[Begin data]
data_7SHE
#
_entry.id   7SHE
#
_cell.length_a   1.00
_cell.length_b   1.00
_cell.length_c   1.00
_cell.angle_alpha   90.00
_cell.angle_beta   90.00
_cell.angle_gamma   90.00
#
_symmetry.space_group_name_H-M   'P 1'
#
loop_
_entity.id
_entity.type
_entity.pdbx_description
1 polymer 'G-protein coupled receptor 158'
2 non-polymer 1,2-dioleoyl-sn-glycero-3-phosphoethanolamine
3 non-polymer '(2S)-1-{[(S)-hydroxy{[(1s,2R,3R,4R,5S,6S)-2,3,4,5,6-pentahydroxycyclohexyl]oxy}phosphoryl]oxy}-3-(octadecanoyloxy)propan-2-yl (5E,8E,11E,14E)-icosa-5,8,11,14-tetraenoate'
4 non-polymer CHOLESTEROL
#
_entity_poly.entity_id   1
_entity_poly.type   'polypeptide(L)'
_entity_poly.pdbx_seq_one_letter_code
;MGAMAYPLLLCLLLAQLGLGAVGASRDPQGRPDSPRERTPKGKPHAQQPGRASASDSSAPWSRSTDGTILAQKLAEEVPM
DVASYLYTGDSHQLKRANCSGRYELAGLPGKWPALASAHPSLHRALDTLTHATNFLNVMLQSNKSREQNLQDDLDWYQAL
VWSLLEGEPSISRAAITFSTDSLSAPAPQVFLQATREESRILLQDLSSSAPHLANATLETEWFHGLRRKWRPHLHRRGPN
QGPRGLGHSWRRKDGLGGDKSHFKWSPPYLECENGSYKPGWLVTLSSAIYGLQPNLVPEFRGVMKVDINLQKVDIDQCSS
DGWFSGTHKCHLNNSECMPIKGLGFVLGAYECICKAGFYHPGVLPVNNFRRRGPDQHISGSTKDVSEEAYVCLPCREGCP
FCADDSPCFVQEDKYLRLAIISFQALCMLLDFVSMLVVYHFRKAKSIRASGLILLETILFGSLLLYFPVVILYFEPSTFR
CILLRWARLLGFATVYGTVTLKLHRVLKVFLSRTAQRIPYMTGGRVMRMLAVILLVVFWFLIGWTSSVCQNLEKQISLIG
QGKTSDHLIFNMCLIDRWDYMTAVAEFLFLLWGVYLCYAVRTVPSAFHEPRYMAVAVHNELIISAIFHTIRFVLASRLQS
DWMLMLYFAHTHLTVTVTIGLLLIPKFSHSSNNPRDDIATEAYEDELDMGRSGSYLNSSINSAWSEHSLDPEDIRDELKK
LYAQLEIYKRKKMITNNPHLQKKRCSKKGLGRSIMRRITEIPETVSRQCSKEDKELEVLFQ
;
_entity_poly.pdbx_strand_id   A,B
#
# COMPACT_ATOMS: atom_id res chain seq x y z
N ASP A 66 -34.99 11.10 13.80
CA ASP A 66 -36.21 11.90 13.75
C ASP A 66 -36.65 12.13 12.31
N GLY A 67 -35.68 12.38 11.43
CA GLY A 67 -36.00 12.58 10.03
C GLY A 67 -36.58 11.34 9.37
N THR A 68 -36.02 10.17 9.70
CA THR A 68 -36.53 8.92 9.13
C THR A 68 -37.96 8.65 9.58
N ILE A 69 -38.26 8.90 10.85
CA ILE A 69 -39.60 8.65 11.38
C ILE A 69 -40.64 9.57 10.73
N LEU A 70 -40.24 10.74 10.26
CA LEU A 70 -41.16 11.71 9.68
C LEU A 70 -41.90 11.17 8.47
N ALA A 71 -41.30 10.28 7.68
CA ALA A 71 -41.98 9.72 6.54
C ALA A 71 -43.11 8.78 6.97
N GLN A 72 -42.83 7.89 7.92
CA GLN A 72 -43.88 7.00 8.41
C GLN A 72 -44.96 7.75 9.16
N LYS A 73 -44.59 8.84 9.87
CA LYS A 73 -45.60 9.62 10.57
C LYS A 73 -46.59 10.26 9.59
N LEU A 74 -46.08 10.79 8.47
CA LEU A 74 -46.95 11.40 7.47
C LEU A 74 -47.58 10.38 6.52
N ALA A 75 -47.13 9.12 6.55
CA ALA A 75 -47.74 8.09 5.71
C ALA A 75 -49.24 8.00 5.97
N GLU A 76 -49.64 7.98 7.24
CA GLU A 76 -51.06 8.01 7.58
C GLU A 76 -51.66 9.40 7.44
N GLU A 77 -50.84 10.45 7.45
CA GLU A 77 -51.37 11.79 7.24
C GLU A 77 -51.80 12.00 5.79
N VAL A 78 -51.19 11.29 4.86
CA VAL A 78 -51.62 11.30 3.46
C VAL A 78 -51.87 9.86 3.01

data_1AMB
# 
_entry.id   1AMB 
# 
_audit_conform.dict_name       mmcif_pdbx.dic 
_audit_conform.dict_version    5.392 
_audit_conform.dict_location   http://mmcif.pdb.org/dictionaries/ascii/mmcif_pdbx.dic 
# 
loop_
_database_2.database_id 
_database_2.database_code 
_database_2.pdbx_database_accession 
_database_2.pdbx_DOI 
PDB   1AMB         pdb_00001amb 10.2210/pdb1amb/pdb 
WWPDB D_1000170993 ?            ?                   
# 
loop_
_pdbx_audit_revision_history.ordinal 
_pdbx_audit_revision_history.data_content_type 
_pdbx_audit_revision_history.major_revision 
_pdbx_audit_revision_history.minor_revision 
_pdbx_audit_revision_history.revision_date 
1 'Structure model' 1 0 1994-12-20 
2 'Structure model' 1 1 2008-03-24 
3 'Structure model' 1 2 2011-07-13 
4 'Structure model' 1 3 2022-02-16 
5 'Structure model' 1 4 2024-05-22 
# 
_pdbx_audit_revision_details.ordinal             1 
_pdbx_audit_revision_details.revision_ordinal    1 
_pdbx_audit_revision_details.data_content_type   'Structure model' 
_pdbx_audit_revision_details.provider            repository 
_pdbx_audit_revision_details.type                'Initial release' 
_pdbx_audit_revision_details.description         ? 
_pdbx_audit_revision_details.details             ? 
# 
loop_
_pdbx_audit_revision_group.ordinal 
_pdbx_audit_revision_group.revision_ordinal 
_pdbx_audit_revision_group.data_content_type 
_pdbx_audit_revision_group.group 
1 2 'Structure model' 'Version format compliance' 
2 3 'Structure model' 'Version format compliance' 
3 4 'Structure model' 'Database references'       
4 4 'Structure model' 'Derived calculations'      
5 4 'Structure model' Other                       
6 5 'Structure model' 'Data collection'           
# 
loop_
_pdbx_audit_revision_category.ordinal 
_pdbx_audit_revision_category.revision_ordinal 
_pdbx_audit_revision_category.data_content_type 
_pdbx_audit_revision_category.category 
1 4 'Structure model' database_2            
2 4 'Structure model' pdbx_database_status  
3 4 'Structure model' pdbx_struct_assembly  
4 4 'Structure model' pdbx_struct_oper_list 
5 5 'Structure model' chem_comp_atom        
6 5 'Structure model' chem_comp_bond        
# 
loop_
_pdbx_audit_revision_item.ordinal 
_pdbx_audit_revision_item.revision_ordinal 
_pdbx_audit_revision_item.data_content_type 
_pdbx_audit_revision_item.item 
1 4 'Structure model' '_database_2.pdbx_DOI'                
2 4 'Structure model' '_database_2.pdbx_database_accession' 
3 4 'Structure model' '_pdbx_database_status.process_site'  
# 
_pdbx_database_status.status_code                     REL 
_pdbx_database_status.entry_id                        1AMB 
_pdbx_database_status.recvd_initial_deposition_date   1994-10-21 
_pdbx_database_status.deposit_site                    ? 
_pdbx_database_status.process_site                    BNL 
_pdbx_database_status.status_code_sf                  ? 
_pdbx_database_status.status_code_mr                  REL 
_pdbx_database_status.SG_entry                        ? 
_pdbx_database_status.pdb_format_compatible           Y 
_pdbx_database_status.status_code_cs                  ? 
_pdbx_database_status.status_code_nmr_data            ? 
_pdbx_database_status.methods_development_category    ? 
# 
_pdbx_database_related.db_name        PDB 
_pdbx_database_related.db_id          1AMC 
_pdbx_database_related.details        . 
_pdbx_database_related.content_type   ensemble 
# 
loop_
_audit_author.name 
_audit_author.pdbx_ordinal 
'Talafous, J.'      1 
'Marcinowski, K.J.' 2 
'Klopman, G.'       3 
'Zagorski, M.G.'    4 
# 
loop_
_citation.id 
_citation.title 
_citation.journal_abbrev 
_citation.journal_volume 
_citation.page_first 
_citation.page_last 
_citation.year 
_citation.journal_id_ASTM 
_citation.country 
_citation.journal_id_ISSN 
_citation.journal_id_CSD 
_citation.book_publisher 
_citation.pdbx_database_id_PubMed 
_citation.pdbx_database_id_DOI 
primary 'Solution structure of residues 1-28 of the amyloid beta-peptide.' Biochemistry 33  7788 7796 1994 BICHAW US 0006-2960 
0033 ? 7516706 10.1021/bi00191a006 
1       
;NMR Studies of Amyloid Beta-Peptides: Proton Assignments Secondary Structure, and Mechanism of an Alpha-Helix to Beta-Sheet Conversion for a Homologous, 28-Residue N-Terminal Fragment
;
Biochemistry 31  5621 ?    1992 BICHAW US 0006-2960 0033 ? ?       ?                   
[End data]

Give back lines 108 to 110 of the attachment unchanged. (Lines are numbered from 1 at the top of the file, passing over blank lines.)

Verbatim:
_pdbx_audit_revision_details.revision_ordinal    1 
_pdbx_audit_revision_details.data_content_type   'Structure model' 
_pdbx_audit_revision_details.provider            repository 